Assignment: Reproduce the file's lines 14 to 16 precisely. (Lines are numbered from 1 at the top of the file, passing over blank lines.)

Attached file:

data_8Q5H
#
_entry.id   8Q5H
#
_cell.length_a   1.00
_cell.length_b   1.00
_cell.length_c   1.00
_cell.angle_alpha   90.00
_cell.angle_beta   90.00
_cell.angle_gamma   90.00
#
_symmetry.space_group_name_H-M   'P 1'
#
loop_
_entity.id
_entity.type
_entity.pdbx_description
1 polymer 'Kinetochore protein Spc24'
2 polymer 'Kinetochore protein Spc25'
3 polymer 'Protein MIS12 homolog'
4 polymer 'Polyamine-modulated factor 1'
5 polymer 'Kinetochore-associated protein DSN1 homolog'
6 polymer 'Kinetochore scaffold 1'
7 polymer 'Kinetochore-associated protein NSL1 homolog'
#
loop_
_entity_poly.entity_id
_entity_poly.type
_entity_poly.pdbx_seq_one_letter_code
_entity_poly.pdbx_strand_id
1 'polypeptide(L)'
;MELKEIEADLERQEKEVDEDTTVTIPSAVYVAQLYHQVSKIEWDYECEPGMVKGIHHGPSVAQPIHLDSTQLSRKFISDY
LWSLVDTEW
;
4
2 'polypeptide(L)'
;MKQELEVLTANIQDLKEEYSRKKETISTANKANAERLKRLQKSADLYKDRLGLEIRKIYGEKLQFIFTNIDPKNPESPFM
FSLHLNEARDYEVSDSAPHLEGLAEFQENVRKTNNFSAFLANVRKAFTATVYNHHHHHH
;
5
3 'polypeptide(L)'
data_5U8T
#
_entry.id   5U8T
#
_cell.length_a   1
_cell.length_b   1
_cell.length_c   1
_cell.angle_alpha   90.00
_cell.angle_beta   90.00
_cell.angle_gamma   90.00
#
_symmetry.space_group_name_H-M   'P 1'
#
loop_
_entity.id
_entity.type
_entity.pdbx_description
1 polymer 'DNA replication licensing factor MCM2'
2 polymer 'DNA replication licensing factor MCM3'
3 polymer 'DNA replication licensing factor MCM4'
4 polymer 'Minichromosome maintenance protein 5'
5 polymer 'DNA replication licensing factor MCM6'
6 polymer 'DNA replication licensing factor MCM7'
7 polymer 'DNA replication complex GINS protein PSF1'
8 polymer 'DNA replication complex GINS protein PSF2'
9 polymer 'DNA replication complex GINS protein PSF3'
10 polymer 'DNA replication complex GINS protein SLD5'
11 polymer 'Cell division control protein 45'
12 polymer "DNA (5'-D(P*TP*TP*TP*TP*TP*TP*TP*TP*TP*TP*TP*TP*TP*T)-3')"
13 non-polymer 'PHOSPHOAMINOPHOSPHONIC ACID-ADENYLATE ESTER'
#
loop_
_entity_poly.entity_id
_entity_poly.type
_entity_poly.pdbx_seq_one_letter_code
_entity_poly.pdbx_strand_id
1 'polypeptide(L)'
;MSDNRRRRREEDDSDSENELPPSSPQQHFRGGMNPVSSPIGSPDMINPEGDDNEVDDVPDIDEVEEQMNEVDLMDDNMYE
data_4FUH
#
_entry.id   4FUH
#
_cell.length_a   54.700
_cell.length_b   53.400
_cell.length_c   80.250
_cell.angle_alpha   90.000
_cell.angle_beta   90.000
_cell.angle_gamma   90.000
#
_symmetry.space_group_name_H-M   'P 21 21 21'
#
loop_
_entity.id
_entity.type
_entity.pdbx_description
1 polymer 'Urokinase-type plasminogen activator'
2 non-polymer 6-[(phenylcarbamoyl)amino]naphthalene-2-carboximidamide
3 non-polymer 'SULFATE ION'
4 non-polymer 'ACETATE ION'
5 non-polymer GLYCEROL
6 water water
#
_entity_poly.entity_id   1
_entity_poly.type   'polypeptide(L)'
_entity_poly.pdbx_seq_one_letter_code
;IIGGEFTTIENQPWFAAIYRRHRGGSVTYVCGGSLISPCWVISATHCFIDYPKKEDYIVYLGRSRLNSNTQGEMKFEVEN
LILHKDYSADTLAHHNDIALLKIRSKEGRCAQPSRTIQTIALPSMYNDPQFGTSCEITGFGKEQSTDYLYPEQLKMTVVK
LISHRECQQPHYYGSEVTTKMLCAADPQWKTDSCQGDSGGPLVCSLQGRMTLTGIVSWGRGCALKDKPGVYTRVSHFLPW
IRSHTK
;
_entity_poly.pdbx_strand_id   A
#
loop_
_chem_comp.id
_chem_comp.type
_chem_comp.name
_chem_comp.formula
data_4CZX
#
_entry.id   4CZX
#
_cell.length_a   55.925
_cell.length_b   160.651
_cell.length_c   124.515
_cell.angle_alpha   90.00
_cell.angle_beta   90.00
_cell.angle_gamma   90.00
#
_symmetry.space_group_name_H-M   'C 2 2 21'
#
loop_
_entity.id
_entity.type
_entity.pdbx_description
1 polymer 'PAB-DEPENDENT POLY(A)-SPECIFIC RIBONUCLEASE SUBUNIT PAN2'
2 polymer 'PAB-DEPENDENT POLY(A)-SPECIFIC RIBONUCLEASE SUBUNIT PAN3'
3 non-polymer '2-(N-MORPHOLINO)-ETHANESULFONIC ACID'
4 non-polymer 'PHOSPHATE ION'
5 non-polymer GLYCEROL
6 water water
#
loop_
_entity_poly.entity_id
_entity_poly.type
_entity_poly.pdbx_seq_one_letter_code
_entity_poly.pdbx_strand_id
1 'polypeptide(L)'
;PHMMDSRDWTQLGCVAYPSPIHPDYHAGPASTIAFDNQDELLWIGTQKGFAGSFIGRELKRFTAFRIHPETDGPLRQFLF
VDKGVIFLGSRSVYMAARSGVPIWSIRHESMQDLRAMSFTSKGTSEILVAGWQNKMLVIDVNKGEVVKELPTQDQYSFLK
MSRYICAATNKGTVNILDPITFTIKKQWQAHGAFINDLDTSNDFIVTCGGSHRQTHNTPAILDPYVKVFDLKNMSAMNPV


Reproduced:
loop_
_entity.id
_entity.type